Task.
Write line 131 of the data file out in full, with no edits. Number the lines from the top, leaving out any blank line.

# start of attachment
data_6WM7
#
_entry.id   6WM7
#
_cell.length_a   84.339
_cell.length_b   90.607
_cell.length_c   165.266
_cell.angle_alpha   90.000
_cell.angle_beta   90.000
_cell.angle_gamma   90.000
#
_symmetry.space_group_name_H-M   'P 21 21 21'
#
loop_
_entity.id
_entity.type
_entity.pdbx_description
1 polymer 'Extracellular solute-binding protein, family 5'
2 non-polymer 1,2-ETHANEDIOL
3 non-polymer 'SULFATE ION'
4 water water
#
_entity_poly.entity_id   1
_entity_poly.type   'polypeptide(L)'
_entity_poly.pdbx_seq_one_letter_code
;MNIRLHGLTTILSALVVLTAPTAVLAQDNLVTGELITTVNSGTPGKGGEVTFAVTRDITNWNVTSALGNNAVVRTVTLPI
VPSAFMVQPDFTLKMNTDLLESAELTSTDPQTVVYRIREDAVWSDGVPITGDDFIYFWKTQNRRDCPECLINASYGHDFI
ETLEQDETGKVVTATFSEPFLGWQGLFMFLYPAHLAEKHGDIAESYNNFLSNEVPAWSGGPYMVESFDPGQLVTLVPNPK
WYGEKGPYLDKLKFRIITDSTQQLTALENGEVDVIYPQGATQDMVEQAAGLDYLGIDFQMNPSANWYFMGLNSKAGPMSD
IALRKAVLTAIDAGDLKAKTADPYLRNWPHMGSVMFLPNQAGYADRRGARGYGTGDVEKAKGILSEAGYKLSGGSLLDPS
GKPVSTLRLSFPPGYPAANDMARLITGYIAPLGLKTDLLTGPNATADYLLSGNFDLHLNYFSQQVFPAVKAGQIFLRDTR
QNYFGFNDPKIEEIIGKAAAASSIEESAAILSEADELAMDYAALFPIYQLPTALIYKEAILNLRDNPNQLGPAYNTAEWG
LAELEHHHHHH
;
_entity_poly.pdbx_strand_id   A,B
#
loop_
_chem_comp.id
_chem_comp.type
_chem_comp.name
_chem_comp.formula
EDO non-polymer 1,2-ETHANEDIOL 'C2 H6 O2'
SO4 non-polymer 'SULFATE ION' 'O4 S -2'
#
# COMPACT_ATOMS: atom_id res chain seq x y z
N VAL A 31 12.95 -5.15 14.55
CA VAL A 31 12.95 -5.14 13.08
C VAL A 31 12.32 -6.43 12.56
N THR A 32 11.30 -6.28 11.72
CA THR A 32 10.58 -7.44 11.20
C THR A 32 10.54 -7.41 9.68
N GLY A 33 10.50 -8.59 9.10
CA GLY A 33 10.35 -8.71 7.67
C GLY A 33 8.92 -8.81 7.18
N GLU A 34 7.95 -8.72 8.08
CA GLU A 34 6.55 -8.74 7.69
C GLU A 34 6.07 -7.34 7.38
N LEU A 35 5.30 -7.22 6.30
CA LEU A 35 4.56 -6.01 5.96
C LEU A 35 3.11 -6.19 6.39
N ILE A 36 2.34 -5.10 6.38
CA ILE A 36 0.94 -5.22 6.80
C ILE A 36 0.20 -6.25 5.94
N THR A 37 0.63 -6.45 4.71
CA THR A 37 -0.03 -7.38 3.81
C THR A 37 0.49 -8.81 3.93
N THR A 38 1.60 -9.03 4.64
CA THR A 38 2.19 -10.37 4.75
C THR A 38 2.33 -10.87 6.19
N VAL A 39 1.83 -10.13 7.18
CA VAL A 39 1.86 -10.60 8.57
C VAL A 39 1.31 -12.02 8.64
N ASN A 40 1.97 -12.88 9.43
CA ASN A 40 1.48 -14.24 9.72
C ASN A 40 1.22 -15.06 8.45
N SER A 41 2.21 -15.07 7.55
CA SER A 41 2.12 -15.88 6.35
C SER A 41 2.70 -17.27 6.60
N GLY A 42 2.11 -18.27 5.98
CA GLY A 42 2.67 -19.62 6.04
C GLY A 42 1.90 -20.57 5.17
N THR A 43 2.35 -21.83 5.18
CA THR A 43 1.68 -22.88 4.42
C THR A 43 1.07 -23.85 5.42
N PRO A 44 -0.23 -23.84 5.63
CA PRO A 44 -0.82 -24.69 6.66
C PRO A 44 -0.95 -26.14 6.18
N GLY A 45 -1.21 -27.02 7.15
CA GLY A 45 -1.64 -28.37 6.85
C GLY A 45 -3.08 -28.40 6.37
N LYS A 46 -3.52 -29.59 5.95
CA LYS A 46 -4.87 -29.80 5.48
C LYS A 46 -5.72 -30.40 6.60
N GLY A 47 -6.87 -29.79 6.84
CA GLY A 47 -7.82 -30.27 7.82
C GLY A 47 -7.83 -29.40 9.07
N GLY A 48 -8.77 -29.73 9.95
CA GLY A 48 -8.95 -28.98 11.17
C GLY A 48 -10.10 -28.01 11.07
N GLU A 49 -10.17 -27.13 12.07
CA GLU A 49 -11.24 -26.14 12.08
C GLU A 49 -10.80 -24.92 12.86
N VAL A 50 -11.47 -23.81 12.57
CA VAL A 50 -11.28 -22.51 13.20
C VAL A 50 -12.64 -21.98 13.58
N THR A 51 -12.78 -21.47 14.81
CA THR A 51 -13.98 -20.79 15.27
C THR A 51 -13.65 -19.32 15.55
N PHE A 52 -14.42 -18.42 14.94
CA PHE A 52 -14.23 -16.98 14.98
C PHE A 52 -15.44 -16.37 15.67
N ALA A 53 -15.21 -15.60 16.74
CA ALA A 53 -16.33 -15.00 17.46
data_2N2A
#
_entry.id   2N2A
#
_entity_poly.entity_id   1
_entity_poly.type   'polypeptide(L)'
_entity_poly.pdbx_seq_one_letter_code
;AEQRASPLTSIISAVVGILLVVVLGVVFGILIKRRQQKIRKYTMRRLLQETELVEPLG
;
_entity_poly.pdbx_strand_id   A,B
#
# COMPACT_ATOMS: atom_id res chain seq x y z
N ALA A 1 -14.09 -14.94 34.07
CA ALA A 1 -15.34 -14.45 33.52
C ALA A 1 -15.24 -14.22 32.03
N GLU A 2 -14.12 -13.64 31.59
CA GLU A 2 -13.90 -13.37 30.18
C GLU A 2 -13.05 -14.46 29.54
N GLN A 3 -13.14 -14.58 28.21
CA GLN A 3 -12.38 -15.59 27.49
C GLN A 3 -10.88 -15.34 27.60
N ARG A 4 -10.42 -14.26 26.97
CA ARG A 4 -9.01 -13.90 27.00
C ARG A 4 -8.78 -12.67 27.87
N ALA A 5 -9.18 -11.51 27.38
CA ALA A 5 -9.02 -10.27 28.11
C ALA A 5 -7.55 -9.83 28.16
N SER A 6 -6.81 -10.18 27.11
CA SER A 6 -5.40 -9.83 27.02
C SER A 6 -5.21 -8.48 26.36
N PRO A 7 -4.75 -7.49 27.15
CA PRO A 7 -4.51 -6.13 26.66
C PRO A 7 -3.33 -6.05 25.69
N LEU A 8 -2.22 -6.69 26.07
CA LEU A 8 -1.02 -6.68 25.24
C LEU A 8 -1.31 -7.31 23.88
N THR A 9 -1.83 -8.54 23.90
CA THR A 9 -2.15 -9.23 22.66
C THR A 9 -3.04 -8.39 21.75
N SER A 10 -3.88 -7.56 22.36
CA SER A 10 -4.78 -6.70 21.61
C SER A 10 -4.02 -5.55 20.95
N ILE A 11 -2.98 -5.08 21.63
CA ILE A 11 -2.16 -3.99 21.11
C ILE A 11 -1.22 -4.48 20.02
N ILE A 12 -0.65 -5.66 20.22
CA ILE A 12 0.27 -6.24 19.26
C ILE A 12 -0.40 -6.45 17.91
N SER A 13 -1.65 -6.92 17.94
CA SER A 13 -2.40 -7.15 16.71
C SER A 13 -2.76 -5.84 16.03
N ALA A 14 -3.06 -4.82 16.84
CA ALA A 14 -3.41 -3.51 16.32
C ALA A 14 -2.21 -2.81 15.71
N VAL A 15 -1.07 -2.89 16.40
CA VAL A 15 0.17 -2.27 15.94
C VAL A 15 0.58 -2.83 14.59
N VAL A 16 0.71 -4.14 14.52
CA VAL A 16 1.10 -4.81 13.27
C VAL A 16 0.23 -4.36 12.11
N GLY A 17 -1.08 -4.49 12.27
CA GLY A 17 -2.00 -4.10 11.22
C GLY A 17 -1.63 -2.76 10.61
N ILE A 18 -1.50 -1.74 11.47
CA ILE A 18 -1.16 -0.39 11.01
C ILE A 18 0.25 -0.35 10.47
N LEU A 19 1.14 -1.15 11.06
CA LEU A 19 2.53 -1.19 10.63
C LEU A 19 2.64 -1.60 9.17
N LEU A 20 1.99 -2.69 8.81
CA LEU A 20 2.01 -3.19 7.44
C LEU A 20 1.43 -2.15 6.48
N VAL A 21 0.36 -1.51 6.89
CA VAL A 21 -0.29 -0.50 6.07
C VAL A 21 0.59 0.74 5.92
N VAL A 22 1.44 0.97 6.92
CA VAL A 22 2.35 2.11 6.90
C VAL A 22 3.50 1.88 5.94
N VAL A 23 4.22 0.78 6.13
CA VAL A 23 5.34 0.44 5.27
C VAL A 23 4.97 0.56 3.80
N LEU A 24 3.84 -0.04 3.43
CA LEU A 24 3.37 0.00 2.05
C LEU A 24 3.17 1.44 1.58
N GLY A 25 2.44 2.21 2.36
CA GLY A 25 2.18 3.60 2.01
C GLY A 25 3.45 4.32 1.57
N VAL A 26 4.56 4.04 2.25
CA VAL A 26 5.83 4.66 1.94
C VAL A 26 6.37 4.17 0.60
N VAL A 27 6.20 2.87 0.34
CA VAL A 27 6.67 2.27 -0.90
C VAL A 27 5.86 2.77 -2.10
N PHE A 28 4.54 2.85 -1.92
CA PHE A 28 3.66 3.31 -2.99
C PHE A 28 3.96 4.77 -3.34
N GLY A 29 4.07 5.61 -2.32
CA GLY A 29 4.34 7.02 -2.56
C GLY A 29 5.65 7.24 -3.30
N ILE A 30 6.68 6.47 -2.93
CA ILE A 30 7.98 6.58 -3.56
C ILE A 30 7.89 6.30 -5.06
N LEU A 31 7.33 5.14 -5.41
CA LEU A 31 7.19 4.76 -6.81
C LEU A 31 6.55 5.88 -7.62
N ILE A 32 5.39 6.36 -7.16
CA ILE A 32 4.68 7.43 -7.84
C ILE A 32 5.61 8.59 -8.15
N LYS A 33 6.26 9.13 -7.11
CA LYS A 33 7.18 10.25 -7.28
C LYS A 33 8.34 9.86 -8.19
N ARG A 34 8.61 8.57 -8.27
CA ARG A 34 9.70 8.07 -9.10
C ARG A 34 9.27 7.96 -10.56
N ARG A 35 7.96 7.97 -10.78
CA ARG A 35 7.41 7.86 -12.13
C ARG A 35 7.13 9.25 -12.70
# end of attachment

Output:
C GLU A 2 -13.05 -14.46 29.54